Oxford and Cambridge universities have gone backwards on the socio-economic diversity of their student bodies, with more than four in five students coming from the most privileged groups, a Guardian analysis has found.
Data released to the MP for Tottenham, David Lammy, under the Freedom of Information Act shows that 82% of offers from Oxford and 81% from Cambridge went to students from the top two socio-economic groups in 2015, up from 79% at both universities five years earlier.
Lammy, who has campaigned for greater ethnic and socio-economic diversity at Oxbridge, said he was appalled that the universities were moving backwards on socio-economic background measurements. “This data clearly shows that a privileged background is still the key to getting through the Oxbridge admissions project,” he said.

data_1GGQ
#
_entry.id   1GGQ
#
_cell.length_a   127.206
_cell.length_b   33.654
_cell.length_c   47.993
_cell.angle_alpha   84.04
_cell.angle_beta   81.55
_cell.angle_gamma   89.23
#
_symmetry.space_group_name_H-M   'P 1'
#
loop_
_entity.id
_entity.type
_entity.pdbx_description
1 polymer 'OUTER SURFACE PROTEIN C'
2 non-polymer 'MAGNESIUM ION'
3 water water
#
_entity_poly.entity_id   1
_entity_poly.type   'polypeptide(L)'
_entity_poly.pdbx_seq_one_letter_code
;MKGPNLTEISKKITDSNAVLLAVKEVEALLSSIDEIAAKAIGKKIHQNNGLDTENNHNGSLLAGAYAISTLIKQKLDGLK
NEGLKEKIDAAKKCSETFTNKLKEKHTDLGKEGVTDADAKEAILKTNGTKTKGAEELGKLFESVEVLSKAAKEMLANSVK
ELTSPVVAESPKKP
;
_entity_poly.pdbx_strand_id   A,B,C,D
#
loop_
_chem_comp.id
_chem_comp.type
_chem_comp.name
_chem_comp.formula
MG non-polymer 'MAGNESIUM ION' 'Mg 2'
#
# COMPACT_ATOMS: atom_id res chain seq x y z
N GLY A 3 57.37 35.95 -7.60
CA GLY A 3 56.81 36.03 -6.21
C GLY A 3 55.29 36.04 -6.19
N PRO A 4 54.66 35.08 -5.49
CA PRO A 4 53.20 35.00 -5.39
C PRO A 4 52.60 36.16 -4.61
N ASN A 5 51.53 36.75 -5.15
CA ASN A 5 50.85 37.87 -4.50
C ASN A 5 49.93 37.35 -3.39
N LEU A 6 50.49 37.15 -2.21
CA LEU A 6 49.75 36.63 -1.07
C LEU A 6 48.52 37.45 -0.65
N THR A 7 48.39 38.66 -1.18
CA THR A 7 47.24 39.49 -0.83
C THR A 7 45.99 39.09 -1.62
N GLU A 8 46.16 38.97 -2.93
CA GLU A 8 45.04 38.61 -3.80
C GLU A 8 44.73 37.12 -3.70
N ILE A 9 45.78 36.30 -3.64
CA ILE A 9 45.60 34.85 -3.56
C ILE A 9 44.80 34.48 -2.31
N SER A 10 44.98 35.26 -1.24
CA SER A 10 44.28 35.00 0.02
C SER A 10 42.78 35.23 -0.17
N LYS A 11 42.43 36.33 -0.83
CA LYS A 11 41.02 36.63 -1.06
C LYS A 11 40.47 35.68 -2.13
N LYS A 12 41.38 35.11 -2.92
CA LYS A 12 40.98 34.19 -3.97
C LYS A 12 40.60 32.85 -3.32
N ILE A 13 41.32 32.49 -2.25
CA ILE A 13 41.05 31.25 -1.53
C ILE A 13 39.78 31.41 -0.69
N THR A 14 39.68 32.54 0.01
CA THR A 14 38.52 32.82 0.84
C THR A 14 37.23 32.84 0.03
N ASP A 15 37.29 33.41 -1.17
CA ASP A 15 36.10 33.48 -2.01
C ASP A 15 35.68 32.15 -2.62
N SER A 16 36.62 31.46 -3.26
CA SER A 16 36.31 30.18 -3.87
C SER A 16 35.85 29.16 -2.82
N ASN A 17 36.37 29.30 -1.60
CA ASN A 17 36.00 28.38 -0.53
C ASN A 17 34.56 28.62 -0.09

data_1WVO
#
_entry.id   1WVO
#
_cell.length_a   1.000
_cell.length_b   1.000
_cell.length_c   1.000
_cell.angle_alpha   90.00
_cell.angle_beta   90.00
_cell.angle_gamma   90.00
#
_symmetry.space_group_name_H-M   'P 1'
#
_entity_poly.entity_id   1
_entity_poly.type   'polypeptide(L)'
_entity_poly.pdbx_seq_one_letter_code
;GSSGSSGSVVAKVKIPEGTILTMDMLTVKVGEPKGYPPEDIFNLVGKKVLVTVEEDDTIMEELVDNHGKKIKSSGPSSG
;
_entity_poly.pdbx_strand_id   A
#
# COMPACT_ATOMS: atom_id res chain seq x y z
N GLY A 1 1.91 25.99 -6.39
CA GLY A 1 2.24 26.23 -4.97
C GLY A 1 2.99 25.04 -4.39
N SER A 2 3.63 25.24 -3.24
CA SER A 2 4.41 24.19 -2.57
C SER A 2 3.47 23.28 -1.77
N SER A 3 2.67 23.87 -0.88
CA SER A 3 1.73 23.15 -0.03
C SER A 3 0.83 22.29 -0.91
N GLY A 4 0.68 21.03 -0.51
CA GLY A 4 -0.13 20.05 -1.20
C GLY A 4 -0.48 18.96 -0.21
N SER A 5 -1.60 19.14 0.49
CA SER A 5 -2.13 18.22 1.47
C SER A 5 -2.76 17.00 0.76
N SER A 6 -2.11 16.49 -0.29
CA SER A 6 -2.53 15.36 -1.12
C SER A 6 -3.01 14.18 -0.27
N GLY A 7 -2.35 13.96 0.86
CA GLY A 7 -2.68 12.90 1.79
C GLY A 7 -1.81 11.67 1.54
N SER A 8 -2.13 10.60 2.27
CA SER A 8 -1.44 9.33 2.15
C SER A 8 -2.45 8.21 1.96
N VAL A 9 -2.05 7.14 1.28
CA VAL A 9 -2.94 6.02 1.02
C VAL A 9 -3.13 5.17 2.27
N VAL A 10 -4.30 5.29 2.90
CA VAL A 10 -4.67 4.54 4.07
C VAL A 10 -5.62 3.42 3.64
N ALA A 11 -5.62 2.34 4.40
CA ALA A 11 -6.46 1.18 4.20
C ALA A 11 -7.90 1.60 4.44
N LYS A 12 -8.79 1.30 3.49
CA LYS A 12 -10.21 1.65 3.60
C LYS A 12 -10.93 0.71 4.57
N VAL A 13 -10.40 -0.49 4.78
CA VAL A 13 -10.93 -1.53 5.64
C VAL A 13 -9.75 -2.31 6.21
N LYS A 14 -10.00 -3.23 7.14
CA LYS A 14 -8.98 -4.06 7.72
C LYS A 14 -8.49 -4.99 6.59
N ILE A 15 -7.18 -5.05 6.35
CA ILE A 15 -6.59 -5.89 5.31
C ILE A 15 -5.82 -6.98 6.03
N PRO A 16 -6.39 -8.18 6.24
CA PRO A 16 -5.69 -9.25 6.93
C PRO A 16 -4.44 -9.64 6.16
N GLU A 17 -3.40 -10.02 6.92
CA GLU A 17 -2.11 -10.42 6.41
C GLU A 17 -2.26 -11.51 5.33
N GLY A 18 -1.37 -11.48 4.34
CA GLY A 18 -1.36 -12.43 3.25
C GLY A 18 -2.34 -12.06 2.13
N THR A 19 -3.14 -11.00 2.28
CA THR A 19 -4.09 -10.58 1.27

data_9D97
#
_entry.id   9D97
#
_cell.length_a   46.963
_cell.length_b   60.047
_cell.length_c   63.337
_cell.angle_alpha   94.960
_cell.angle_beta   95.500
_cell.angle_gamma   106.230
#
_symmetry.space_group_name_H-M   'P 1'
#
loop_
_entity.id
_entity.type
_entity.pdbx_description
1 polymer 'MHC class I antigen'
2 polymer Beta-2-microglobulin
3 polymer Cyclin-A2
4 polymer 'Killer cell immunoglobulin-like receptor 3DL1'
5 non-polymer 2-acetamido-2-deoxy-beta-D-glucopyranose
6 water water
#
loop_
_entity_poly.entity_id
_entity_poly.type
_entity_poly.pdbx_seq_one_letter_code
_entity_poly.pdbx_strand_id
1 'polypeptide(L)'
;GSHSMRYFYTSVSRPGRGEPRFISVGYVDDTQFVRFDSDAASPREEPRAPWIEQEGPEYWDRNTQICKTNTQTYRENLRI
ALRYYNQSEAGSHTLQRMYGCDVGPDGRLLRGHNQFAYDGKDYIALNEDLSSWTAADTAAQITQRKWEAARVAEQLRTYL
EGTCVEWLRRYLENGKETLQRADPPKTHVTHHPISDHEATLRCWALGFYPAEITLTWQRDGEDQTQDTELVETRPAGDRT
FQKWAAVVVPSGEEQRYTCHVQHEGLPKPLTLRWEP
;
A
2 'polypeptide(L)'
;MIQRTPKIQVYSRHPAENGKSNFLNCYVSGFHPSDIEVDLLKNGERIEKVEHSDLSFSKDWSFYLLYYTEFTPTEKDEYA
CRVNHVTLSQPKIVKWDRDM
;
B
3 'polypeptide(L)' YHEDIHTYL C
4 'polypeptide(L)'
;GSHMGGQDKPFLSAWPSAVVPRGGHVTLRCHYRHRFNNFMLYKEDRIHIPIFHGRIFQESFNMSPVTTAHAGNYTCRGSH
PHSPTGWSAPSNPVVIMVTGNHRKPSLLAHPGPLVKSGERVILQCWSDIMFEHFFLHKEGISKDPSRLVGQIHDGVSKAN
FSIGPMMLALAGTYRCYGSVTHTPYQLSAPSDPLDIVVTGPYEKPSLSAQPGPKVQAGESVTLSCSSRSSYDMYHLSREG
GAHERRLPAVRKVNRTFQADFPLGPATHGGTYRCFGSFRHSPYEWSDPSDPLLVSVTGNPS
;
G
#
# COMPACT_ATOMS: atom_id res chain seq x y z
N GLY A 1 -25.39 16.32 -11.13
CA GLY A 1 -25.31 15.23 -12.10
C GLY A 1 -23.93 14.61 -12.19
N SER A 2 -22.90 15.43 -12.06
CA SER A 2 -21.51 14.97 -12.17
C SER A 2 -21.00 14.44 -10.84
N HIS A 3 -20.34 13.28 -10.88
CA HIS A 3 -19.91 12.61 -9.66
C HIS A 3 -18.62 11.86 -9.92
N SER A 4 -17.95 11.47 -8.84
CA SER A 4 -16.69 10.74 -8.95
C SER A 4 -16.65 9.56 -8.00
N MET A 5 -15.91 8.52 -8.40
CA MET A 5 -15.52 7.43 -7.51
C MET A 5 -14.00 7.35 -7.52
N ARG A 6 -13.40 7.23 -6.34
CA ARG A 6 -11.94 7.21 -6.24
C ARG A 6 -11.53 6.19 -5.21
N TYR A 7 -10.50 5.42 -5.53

The data shows huge regional disparities in offers, with some parts of England and Wales failing to secure a single place for years while students in London and the south-east received almost half of all offers.
Despite the two universities’ extensive efforts to increase the diversity of their intake, new research shows there are still swaths of the country with low rates of application and disproportionately fewer offers.